Emergency orders Gov. Gretchen Whitmer has issued under the Emergency Powers of Governor Act are struck down, effective immediately, the Michigan Supreme Court said Monday in a 4-3 order that added an exclamation mark to an Oct. 2 ruling.
But new emergency orders that the Whitmer administration has issued through the state health department director — which replicate mask requirements, restrictions on gathering sizes and restaurant capacity, among other features — are not affected by the court’s ruling.
Monday’s Supreme Court ruling is in response to a lawsuit brought by the Michigan Legislature. The Oct. 2 ruling, which was a 4-3 decision striking down the Emergency Powers of Governor Act of 1945, was in response to questions sent to the court by a federal judge handling a lawsuit brought by medical service providers in western Michigan.
In Monday’s ruling, which is another 4-3 ruling along partisan lines, the high court reversed a 2-1 decision of the Michigan Court of Appeals that said Whitmer could use the Emergency Powers of Governor Act to address the coronavirus pandemic.
“Executive orders issued under that act are of no continuing legal effect,” the court said. “This order is effective upon entry.”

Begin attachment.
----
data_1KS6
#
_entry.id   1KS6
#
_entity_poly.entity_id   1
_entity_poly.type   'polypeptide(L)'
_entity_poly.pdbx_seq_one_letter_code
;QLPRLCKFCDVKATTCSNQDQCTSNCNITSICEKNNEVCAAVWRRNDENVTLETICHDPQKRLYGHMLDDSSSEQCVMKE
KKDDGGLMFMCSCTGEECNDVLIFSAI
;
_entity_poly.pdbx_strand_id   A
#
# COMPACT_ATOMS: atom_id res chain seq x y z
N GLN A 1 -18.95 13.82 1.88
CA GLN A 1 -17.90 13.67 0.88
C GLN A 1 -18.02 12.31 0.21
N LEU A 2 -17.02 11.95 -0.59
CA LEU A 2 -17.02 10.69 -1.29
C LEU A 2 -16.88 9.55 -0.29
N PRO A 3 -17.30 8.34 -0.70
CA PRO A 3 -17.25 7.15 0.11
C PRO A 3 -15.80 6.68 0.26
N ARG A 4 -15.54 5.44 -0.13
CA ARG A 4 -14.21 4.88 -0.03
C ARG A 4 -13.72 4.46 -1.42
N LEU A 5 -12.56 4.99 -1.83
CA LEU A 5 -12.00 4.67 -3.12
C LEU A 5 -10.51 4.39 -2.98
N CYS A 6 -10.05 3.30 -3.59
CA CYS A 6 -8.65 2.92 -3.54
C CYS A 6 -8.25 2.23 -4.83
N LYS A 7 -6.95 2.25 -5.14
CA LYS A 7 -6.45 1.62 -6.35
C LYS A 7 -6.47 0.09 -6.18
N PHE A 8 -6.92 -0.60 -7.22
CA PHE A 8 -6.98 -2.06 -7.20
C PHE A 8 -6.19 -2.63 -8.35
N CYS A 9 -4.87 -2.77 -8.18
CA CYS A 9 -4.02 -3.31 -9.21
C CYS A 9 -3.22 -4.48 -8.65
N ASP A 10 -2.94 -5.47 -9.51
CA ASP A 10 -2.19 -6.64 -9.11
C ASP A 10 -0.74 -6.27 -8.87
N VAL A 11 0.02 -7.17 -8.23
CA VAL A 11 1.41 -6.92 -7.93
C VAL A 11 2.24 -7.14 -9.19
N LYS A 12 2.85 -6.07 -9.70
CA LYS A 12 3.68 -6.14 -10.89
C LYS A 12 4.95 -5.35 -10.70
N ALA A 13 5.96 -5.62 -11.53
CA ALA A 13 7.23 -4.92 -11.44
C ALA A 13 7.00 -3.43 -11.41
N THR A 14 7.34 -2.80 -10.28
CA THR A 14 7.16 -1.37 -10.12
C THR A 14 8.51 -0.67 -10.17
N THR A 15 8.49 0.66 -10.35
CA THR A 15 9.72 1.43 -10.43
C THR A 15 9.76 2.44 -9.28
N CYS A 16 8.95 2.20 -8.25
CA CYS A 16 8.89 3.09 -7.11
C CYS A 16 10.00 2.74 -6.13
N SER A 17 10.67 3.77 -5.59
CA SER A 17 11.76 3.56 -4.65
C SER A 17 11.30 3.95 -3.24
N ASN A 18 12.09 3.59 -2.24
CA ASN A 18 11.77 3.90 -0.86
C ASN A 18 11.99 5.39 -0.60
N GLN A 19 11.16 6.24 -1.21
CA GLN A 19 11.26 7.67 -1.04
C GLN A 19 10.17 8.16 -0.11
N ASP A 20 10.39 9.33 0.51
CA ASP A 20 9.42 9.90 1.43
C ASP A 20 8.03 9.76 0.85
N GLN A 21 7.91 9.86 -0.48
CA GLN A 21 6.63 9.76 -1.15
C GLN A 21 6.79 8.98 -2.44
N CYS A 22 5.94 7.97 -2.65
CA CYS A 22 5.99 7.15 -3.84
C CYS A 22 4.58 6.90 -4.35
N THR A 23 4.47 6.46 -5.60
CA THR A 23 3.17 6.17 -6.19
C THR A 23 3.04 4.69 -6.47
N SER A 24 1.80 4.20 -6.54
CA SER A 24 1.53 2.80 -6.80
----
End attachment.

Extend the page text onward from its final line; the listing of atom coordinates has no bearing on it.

House Speaker Lee Chatfield, R-Levering, hailed the ruling.
“Another big win at the Supreme Court today!” Chatfield said on Twitter. “The law is the law, and partisan politics can’t change that. The people will finally have their voices heard in this process. The House is in again tomorrow, and I hope the Governor is ready to cooperate. It’s time to work together!”
In a 6-1 ruling, the court denied a request from Whitmer to stay the effect of the court’s Oct. 2 ruling until Oct. 30. Since that ruling arose from answers the court gave to a federal judge, rather than from a state court lawsuit, there was some legal question about when the ruling should take effect.
Robert Gordon, the director of the Department of Health and Human Services, issued a sweeping order Friday that largely mirrors statewide mandates previously levied by Whitmer in an effort to curb the spread of the coronavirus pandemic.
The newly instituted order requires masks at any public gathering with two or more people — including sporting events and schools — for much of the state and maintains restrictions on the number of people who may enter stores or restaurants. Unlike under Whitmer’s orders, bars are now allowed to operate but they may only serve alcohol to people who are sitting down and 6 feet apart.
Those orders under the Public Health Code are not affected by the court rulings, though they also could face legal challenge.